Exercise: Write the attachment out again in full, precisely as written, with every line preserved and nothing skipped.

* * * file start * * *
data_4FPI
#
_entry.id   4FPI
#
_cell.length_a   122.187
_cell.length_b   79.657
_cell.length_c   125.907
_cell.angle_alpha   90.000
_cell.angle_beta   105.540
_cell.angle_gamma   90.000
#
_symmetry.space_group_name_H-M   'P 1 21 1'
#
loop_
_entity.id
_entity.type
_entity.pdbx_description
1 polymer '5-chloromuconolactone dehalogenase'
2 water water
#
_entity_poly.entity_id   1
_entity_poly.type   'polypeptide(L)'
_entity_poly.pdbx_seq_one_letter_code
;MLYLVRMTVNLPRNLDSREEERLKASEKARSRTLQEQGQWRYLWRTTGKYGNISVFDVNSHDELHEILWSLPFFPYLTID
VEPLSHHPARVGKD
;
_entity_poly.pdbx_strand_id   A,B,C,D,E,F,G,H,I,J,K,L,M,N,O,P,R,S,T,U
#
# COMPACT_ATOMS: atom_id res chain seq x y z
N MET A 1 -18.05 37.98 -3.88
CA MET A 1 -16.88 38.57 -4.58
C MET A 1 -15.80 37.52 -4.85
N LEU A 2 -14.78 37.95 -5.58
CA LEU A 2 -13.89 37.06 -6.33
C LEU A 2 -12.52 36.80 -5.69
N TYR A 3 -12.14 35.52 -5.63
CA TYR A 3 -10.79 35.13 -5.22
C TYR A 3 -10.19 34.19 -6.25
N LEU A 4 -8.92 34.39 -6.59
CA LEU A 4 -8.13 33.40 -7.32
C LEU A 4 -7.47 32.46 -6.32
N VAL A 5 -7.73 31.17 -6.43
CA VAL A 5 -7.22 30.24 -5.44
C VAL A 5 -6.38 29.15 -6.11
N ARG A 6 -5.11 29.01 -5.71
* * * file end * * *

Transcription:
data_4FPI
#
_entry.id   4FPI
#
_cell.length_a   122.187
_cell.length_b   79.657
_cell.length_c   125.907
_cell.angle_alpha   90.000
_cell.angle_beta   105.540
_cell.angle_gamma   90.000
#
_symmetry.space_group_name_H-M   'P 1 21 1'
#
loop_
_entity.id
_entity.type
_entity.pdbx_description
1 polymer '5-chloromuconolactone dehalogenase'
2 water water
#
_entity_poly.entity_id   1
_entity_poly.type   'polypeptide(L)'
_entity_poly.pdbx_seq_one_letter_code
;MLYLVRMTVNLPRNLDSREEERLKASEKARSRTLQEQGQWRYLWRTTGKYGNISVFDVNSHDELHEILWSLPFFPYLTID
VEPLSHHPARVGKD
;
_entity_poly.pdbx_strand_id   A,B,C,D,E,F,G,H,I,J,K,L,M,N,O,P,R,S,T,U
#
# COMPACT_ATOMS: atom_id res chain seq x y z
N MET A 1 -18.05 37.98 -3.88
CA MET A 1 -16.88 38.57 -4.58
C MET A 1 -15.80 37.52 -4.85
N LEU A 2 -14.78 37.95 -5.58
CA LEU A 2 -13.89 37.06 -6.33
C LEU A 2 -12.52 36.80 -5.69
N TYR A 3 -12.14 35.52 -5.63
CA TYR A 3 -10.79 35.13 -5.22
C TYR A 3 -10.19 34.19 -6.25
N LEU A 4 -8.92 34.39 -6.59
CA LEU A 4 -8.13 33.40 -7.32
C LEU A 4 -7.47 32.46 -6.32
N VAL A 5 -7.73 31.17 -6.43
CA VAL A 5 -7.22 30.24 -5.44
C VAL A 5 -6.38 29.15 -6.11
N ARG A 6 -5.11 29.01 -5.71